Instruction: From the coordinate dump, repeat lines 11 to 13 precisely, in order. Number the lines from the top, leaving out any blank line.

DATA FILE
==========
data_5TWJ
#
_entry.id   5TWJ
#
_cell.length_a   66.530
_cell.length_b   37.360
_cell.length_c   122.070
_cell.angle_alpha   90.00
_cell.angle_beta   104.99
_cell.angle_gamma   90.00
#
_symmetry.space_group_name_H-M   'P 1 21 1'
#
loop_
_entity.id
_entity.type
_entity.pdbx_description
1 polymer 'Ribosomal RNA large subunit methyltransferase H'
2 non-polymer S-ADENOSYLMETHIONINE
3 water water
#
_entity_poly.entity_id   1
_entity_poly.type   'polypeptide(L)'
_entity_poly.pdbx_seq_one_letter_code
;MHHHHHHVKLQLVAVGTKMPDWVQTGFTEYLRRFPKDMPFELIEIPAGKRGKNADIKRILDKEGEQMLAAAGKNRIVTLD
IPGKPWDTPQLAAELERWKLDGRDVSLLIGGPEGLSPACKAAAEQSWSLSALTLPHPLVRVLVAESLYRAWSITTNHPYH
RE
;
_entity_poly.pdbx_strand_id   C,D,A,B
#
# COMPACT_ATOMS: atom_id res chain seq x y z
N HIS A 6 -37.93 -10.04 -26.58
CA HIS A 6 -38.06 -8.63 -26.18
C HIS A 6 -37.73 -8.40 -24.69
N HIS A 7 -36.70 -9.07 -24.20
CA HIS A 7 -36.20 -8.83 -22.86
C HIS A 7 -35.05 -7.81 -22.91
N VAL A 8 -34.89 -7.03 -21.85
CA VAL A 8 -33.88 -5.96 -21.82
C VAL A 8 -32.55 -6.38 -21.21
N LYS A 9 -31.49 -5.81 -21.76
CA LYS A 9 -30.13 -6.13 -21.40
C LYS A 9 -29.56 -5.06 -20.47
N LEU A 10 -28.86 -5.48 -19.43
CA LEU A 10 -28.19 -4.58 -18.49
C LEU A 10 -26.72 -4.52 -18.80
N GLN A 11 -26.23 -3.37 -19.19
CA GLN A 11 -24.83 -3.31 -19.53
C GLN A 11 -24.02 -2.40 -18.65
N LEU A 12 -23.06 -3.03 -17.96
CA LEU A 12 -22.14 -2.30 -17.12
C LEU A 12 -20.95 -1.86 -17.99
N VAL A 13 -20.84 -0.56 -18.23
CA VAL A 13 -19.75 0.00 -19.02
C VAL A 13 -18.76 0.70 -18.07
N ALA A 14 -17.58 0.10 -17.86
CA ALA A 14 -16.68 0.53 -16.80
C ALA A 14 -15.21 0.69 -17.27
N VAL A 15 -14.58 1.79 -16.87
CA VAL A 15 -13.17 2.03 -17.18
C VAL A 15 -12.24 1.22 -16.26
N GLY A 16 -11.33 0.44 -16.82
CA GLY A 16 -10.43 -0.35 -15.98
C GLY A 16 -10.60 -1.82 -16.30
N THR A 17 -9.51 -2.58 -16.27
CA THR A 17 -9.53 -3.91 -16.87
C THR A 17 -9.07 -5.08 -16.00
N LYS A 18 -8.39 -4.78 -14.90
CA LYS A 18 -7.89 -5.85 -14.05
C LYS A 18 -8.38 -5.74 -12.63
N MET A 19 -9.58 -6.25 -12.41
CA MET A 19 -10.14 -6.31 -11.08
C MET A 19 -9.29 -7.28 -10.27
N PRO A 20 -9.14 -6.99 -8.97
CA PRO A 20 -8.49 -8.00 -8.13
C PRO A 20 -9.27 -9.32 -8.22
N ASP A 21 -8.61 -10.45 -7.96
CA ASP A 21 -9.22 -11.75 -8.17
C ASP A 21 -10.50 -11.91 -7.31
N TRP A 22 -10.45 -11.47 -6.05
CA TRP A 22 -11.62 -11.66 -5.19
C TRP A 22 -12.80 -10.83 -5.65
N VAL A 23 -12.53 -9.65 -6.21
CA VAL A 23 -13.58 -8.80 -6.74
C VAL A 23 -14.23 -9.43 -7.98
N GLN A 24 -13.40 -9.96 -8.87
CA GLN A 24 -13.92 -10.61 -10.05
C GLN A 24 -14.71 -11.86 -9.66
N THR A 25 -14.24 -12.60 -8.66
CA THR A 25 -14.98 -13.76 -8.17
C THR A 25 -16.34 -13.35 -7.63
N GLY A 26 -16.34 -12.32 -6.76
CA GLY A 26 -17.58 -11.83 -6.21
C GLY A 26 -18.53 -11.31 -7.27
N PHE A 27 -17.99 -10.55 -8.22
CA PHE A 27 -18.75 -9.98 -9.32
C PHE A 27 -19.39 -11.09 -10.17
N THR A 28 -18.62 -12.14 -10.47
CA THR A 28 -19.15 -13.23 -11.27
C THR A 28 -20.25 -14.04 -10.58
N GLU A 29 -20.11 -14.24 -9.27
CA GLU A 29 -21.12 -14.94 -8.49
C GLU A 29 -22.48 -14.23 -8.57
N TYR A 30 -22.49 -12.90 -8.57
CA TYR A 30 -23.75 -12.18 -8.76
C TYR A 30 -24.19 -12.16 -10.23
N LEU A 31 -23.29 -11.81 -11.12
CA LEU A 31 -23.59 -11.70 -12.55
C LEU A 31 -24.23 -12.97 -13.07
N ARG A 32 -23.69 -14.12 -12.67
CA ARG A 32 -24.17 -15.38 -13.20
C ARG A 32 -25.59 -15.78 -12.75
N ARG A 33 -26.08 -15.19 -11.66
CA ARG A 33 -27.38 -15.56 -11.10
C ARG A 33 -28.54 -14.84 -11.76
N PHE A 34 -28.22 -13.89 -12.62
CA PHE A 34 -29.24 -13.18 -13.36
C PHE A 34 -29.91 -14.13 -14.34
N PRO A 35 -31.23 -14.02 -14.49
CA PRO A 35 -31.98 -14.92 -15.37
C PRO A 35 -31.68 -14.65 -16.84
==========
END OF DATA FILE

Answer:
#
_symmetry.space_group_name_H-M   'P 1 21 1'
#